Narcissism and Cardiovascular Reactivity to Rejection Imagery,

JOURNAL OF APPLIED SOCIAL PSYCHOLOGY, Issue 5 2009
Kristin L. Sommer
This study examined the interactive effects of imagined rejection and narcissism on cardiovascular reactivity (CVR). Participants completed measures of overt narcissism (Narcissistic Personality Inventory, NPI; Raskin & Hall, 1979), overt,covert narcissism (Margolis & Thomas, 1980), and trait self-esteem. They then imagined 2 scenarios culminating in either interpersonal acceptance or rejection. Systolic (SBP) and diastolic blood pressure (DBP) and heart rate (HR) were assessed before, during, and after the imagery. Overt,covert narcissism was positively associated with task increases in SBP and DBP and recovery elevation of HR following rejection, but not acceptance. Similar effects on SBP were found for the Entitlement/Exploitativeness dimension of the NPI. Lower self-esteem predicted greater task increases in SBP, DBP, and HR across conditions. Implications for health are discussed. [source]


Narcissism, confidence, and risk attitude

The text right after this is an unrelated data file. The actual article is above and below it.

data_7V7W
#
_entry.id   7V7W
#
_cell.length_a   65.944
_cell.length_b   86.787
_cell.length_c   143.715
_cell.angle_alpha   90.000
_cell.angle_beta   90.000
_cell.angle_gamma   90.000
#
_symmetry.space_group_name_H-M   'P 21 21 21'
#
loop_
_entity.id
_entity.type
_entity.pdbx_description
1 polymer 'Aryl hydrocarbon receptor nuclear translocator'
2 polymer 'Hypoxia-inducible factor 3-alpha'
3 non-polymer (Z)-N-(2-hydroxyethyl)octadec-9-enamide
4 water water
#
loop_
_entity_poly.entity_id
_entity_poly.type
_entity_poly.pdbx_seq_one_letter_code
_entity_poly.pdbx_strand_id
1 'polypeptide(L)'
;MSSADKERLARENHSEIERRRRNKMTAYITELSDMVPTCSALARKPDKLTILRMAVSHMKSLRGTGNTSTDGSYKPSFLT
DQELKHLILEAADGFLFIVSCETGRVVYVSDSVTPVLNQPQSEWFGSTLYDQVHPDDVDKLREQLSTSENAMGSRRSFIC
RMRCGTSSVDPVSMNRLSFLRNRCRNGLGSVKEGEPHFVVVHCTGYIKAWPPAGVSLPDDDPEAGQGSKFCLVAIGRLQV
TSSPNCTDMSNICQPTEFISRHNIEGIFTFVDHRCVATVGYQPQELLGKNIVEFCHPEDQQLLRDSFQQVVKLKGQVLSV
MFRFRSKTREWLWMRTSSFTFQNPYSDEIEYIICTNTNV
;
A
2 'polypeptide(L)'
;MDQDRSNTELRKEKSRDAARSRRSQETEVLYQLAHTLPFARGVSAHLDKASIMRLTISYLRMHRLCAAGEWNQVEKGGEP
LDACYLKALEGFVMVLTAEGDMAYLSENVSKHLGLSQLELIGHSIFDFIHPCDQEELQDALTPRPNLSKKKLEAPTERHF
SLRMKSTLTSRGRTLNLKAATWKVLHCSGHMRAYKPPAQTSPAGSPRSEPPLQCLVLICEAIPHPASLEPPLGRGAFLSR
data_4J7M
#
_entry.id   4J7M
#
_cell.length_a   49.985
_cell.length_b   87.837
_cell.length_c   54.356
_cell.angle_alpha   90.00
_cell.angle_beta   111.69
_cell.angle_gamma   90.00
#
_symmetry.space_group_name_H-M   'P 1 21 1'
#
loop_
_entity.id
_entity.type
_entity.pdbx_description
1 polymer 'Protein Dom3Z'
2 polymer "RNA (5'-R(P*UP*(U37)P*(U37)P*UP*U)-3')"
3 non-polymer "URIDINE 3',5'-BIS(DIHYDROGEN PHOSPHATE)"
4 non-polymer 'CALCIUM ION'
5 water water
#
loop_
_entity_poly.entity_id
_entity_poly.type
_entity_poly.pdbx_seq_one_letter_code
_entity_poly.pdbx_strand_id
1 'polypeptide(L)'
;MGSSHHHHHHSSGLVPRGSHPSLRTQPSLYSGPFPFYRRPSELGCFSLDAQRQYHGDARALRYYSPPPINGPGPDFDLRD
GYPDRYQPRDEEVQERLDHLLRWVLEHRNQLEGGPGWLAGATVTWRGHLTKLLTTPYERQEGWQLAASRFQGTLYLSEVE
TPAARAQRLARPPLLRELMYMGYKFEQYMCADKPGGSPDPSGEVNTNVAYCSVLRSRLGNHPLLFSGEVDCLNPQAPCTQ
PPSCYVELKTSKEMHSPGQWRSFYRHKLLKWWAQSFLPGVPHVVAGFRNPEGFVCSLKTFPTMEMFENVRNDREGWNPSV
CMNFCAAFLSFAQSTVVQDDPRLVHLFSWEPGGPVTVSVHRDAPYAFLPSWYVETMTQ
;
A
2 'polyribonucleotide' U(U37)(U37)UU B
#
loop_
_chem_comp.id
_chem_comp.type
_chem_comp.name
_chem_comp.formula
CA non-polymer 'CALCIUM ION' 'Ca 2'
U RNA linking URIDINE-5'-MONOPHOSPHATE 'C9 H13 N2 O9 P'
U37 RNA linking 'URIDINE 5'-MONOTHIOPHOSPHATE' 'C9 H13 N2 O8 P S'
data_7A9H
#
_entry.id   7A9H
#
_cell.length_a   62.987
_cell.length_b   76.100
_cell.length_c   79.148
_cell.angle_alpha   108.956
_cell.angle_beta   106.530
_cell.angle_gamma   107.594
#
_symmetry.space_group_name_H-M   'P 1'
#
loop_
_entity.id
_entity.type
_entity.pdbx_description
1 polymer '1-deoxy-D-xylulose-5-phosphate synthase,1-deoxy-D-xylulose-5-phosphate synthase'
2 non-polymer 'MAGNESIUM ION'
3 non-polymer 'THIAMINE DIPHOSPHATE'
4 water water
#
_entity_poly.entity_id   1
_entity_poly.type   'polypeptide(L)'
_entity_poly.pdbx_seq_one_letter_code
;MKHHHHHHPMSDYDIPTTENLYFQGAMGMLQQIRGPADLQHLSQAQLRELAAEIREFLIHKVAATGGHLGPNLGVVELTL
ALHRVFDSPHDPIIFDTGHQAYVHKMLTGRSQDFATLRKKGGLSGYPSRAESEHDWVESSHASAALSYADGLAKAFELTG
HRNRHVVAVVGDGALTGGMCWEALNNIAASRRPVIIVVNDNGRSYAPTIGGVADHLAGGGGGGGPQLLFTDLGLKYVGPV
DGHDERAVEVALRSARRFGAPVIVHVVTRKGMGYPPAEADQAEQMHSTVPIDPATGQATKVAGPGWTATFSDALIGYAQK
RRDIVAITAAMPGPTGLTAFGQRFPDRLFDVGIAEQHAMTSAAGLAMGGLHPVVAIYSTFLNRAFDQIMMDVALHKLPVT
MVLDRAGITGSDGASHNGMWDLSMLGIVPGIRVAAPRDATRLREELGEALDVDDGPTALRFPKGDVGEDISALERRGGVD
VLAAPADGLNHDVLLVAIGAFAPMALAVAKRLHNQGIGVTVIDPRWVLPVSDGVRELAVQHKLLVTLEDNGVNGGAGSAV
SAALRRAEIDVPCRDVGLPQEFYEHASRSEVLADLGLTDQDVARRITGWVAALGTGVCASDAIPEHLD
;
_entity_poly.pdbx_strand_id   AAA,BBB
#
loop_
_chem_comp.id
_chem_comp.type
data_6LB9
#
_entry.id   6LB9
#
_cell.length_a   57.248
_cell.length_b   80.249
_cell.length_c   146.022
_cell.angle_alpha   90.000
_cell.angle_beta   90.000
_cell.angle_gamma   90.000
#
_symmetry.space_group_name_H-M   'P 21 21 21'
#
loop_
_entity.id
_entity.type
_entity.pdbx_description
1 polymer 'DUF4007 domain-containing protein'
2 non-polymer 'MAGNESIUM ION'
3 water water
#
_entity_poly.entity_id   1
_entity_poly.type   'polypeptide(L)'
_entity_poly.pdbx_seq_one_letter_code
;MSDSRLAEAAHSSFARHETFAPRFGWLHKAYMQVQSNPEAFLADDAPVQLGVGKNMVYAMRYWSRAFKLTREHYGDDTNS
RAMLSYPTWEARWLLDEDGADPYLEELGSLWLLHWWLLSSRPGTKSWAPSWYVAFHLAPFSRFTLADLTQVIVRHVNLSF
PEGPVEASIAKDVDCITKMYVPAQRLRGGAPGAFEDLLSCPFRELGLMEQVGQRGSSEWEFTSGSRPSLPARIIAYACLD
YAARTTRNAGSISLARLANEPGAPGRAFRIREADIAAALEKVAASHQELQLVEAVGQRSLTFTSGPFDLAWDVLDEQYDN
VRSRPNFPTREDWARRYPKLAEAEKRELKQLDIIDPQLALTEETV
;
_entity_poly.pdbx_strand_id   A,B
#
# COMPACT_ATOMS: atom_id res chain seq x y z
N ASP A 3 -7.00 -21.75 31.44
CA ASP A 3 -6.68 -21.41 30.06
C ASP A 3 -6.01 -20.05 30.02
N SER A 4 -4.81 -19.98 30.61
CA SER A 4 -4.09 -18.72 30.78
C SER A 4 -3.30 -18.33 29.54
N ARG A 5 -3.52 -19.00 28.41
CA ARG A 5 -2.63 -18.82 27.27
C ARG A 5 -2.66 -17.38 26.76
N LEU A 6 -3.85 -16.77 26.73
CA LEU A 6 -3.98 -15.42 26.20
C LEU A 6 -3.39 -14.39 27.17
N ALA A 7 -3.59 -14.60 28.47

JOURNAL OF BEHAVIORAL DECISION MAKING, Issue 4 2004
W. Keith Campbell
Abstract The present research addresses whether narcissists are more overconfident than others and whether this overconfidence leads to deficits in decision making. In Study 1, narcissism predicted overconfidence. This was attributable to narcissists' greater confidence despite no greater accuracy. In Study 2, participants were offered fair bets on their answers. Narcissists lost significantly more points in this betting task than non-narcissists, due both to their greater overconfidence and greater willingness to bet. Finally, in Study 3, narcissists' predictions of future performance were based on performance expectations rather than actual performance. This research extends the literature on betting on knowledge to the important personality dimension of narcissism. Copyright 2004 John Wiley & Sons, Ltd. [source]


Relations of proactive and reactive dimensions of aggression to overt and covert narcissism in nonclinical adolescents